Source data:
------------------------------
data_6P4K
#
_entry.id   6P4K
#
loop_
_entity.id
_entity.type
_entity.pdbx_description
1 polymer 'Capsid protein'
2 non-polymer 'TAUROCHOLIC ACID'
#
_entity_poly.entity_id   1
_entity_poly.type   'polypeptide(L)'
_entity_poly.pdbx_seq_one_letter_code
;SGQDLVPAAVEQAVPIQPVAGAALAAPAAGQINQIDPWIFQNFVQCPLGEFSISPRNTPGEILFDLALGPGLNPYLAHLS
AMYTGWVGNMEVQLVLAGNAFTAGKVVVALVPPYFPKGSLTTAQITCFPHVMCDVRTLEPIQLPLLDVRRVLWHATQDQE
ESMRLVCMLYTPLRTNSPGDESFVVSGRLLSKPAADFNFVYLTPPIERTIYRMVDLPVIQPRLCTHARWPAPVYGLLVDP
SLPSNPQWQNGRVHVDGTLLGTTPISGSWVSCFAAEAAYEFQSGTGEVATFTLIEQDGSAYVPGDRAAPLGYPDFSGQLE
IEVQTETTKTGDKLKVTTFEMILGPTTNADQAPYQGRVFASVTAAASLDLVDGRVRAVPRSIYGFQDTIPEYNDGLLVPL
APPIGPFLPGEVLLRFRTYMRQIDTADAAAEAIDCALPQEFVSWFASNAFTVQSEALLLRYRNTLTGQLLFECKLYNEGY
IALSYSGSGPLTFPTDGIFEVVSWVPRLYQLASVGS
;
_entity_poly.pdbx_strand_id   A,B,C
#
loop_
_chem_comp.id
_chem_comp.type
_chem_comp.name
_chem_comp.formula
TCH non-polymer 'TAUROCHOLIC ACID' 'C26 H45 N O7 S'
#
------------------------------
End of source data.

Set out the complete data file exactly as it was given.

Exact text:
data_6P4K
#
_entry.id   6P4K
#
loop_
_entity.id
_entity.type
_entity.pdbx_description
1 polymer 'Capsid protein'
2 non-polymer 'TAUROCHOLIC ACID'
#
_entity_poly.entity_id   1
_entity_poly.type   'polypeptide(L)'
_entity_poly.pdbx_seq_one_letter_code
;SGQDLVPAAVEQAVPIQPVAGAALAAPAAGQINQIDPWIFQNFVQCPLGEFSISPRNTPGEILFDLALGPGLNPYLAHLS
AMYTGWVGNMEVQLVLAGNAFTAGKVVVALVPPYFPKGSLTTAQITCFPHVMCDVRTLEPIQLPLLDVRRVLWHATQDQE
ESMRLVCMLYTPLRTNSPGDESFVVSGRLLSKPAADFNFVYLTPPIERTIYRMVDLPVIQPRLCTHARWPAPVYGLLVDP
SLPSNPQWQNGRVHVDGTLLGTTPISGSWVSCFAAEAAYEFQSGTGEVATFTLIEQDGSAYVPGDRAAPLGYPDFSGQLE
IEVQTETTKTGDKLKVTTFEMILGPTTNADQAPYQGRVFASVTAAASLDLVDGRVRAVPRSIYGFQDTIPEYNDGLLVPL
APPIGPFLPGEVLLRFRTYMRQIDTADAAAEAIDCALPQEFVSWFASNAFTVQSEALLLRYRNTLTGQLLFECKLYNEGY
IALSYSGSGPLTFPTDGIFEVVSWVPRLYQLASVGS
;
_entity_poly.pdbx_strand_id   A,B,C
#
loop_
_chem_comp.id
_chem_comp.type
_chem_comp.name
_chem_comp.formula
TCH non-polymer 'TAUROCHOLIC ACID' 'C26 H45 N O7 S'
#